Fairphone is a social enterprise that is building a movement for fairer electronics!
Creating new relationships between people and their products.
Making a positive impact across the value chain in mining, design, manufacturing and life cycle.
A better phone is a phone made better
Our phones hold a complex story of the hundreds of people who helped make it. We want to open up that story, so we can make a positive impact in how phones are made, used and recycled. Change doesn’t happen overnight. But together with our community, we’re building a movement to show the demand for fair products.
On February 28, 2017, at Mobile World Congress, Fairphone held a press conference focused on using innovation in the electronics sector to drive social and environmental progress. New information revealed at this exclusive event included:
- Findings of a Fairphone-commissioned recyclability study
- Android 6 upgrade for Fairphone 2
- Barcelona includes Fairphone 2 in mobile portfolio
Every year Mobile World Congress showcases the latest innovations in the mobile industry. But until now, innovation has generally been equated with technological advances. At this year’s MWC, Fairphone looked beyond technology to explore how innovation could have a wider-reaching impact and guide the electronics industry towards more social and sustainable practices.
Social and environmental values are at the core of Fairphone’s business, and the company has been working to change the industry from the inside out since it was founded four years ago. Among other innovations, Fairphone was the first to bring a modular, repairable smartphone to the market. But does modularity really reduce environmental impact? And do consumers actually want these kinds of products?
Over the past year, Fairphone has expanded their investigation of the entire lifecycle of smartphones, paying special attention to the potential impact of modularity in terms of production, use and recycling. Read more on Fairphone’s report on recyclability. During the panel discussion, Fairphone representatives and partners shared their insights and offered evidence that modular design may help reduce the environmental impact of consumer electronics.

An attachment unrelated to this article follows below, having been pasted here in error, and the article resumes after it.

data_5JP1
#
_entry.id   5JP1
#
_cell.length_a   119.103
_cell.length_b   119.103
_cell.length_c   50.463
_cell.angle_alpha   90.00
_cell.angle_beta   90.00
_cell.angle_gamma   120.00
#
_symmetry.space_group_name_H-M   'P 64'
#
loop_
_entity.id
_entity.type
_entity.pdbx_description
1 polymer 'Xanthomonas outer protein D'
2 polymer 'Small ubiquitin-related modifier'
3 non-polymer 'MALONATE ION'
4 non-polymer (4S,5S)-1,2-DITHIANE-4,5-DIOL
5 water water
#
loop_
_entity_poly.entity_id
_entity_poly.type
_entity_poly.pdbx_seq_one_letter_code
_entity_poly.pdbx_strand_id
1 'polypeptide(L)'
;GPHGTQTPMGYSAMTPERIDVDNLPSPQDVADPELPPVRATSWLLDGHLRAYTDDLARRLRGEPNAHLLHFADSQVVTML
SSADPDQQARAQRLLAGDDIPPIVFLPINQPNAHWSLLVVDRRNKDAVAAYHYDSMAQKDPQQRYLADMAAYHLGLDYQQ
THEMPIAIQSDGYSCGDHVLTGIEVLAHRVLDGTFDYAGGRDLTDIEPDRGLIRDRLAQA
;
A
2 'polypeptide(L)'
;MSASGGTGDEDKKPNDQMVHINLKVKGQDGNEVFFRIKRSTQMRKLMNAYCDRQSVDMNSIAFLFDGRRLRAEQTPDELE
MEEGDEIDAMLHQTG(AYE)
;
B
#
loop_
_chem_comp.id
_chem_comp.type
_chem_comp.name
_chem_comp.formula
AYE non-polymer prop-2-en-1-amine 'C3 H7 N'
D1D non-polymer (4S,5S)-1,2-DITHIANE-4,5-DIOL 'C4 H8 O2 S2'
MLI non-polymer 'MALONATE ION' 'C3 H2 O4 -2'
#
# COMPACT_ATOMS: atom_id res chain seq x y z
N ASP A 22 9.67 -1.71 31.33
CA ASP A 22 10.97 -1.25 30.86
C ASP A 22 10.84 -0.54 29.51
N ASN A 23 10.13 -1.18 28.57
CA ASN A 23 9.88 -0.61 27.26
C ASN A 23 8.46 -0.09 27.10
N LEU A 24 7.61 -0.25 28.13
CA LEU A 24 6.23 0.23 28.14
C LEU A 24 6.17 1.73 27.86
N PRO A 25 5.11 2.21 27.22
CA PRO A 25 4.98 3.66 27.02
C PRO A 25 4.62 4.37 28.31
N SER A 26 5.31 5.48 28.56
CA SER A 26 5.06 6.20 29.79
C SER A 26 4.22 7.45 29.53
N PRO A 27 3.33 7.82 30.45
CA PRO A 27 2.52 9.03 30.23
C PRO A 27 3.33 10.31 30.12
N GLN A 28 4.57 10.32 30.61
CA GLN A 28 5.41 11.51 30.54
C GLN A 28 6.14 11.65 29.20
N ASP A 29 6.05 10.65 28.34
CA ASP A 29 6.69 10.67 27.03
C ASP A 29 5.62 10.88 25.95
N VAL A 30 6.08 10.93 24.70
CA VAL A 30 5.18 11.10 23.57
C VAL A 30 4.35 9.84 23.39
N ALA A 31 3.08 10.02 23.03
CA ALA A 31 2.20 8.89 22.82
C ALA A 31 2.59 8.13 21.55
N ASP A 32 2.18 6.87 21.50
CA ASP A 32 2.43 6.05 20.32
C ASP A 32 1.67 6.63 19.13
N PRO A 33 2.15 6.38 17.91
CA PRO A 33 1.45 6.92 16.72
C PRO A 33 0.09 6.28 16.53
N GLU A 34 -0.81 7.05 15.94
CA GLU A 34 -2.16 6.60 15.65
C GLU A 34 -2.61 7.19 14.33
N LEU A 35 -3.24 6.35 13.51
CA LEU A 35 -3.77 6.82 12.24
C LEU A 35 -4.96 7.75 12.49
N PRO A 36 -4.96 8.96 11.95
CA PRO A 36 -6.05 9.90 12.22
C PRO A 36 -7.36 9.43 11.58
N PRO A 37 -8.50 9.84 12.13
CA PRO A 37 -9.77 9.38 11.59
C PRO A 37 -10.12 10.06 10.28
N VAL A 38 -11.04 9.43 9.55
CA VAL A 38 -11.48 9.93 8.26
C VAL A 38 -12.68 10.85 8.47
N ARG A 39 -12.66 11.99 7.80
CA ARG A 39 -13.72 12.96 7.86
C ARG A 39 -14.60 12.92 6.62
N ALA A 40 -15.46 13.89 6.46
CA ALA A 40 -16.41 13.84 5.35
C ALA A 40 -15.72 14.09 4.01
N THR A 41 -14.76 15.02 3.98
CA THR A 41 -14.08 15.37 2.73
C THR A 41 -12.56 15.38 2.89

When it comes to making our phone, we’re doing things a little differently.
We aim to create positive social and environmental impact from the beginning to the end of a phone’s life cycle.
To start, Fairphone shared results from its recyclability study, which was released during the event. While recycling is often viewed as a reasonable solution for sustainability, the study showed that the truth is far more nuanced, and that recycling comes with its own environmental costs.
We care about what we’re putting in our phones. That’s why we’re tracing where our phone’s parts come from and creating demand for materials that are good for people and planet.
With this in mind, the study examined possible recycling scenarios for the Fairphone 2. The goal was to determine the best approach in terms of material recovery rates. Monique Lempers, Commercial & Value Chain Director at Fairphone remarked,
“Based on currently available recycling methods, the study showed that disassembling the phone before recycling would lead to the greatest amount of recovered materials. Modularity makes our phones easier to disassemble, but the best-case scenario still only recovers around one third of the original materials.”
To Fairphone, the limitations of today’s recycling industry reinforce the importance of creating long-lasting products. Fairphone’s recent Life Cycle Assessment, completed by the Fraunhofer-Gesellschaft, confirms the environmental advantages of this approach. It found that five years of use based a repair scenario would reduce the Global Warming Potential (GWP or CO2 emissions) by about 30%. Karsten Schischke, Senior Researcher at the Fraunhofer IZM explained,